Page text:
This guy from Jack Paar used to come there. He could drink for free because he was a talent coordinator. They said, “Hey, how about Jimmie Walker?”

“No, he sucks, man, he’s not funny.”

Brenner and Bette and Steve Landesberg went to him and said, “You’re not going to drink here anymore if you don’t put Jimmie Walker on the show.” I got on the show.

Very cool. 

A: So I got an appointment to meet Hal Gurnee — Hal Gurnee was the guy. He eventually became the director of David Letterman’s show and [at the time was the director of Jack Paar Tonite]. Hal Gurnee says, “Everybody tells me you’re funny. Let’s see it.” So I start doing my act. And after about two minutes he says, “Okay, you’re on the show. Can you be down here tomorrow?”

My friend, Phil Foster, gave me advice [for that first show]. He says, “Go out there with a big smile on your face. Let them see your teeth. And you go, ‘Hi, I’m from the ghet-to, and I’m here on the exchange program. Imagine what they sent up there.’ You open with that line, you’ll kill.” I said, “All right.”

So I went out there. Jack Paar comes over and he says, “Hey, everybody told me you’re funny. You just go out, relax, don’t worry. I’m going to bring you on and give you a big intro. I’ve had Lenny Bruce, Godfrey Cambridge, Dick Gregory, Richard Pryor. You’ll do just fine.”

So he brings me on with this great intro. I walk in — I had my turtleneck on — and I said, “Hey, I’m from the ghet-to,” which got a little titter. “I’m here on the exchange program.” Big laugh. “You could imagine what they sent up there.” Huge laugh. Then I just took off. It was unbelievable. Things started changing a little bit because of that one shot.

How did you get cast as J.J. Evans on Good Times

It came from Jack Paar’s show. [Joey] Edmonds and [Thom] Curley, a very good comedy team, saw me at the Improv. They were supposed to do warm-ups for a show called Calucci’s Department but couldn’t make it. They said, “Why don’t you get Jimmie Walker to do it?”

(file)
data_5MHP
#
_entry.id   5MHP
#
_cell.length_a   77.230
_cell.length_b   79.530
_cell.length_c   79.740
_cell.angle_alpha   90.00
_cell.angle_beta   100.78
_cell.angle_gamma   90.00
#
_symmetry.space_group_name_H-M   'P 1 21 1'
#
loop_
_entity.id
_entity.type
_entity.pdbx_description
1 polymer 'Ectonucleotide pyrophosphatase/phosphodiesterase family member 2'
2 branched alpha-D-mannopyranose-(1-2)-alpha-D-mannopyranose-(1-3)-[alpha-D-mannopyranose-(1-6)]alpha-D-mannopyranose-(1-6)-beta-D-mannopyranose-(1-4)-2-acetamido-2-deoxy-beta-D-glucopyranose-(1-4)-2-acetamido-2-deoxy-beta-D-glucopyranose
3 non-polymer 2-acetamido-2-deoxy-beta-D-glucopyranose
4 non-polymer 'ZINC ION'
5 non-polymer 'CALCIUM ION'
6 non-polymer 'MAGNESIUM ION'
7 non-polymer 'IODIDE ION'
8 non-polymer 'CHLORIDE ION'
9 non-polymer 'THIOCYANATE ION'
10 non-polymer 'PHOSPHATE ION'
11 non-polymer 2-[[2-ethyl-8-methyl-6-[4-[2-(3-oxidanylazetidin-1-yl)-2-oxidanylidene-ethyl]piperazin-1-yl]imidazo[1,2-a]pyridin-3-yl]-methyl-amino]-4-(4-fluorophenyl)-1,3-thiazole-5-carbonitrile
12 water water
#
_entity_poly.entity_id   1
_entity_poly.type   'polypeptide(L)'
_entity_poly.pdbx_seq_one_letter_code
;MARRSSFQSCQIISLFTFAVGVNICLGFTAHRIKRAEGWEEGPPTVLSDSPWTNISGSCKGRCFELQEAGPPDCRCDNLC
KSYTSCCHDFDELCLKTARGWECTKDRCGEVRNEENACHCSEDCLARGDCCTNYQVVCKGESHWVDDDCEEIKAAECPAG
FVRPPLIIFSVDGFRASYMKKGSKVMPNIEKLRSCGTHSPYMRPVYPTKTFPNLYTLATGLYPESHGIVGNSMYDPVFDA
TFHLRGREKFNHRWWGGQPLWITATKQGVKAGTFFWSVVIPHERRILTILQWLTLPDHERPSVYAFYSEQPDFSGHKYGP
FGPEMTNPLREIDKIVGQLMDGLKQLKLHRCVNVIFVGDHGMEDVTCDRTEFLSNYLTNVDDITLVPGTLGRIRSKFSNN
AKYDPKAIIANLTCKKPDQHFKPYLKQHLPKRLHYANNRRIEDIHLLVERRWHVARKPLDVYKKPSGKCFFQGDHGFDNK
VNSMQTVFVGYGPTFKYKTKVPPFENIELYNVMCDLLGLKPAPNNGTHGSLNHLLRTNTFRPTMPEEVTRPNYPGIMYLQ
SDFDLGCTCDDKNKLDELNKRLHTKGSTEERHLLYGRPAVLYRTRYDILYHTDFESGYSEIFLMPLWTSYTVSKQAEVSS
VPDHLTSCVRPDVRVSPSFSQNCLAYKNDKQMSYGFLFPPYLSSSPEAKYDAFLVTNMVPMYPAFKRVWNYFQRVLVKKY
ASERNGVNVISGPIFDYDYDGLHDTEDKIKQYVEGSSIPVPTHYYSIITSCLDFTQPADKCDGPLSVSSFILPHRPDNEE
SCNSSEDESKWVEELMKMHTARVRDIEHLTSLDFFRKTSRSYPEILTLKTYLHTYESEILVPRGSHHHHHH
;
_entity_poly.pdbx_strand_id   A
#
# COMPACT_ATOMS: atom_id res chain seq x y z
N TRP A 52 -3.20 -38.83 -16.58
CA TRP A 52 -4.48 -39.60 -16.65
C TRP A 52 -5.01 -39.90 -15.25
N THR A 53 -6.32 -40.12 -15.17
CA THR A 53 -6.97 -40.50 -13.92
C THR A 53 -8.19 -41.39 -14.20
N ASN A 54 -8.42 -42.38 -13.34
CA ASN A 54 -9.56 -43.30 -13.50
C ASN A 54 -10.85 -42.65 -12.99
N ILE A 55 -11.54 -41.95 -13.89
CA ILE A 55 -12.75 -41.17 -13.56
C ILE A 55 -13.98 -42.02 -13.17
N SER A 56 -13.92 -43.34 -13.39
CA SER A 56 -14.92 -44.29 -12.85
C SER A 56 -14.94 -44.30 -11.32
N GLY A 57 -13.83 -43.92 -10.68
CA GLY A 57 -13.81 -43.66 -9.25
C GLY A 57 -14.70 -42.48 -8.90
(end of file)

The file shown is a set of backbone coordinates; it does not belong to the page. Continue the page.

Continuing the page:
So I went over and started doing my act. They didn’t want you to do that. They like you to mingle with the crowd. Luckily, there were some gigantic laughs. This woman comes up to me and says, “You’re very funny. I’m a casting director for Tandem Productions.” I went, “Good for you.” And she says, “No, we’re doing a show on the West Coast called Good Times. Esther Rolle from Maude is in the show.”

Had you watched Maude at that point?

No. She says, “We’d like to have you on this show.” In this business, people lie all the time. So I go, “Yeah, let me know when it’s happening.” She came in again and said, “Next week I’m bringing Norman Lear.” I’m going, “Good.” I didn’t know who Norman Lear was.

Norman Lear comes and watches me do my thing, and he comes up and says, “Welcome to the family.” I went, “Yeah, okay, thanks.” I didn’t know what the hell he was talking about. He says, “Give me your address. I’ll send you a contract.” I said, “This guy’s full of it.” So I gave him the Improv address. I come in [to the Improv] early, and Louie the cook was there. Louie says, “You got some mail here, man.” And it’s a contract from Tandem. I’m on the show.

We had this guy sitting at the end of the bar, Kenny the drunk. He’s a lawyer. Every night he’d come in about 5:30, nice and clean-cut, and just start putting down shots. By 9 his head was on the bar. I said, “I need a lawyer to look at it.” Louie said, “Kenny’s down there.”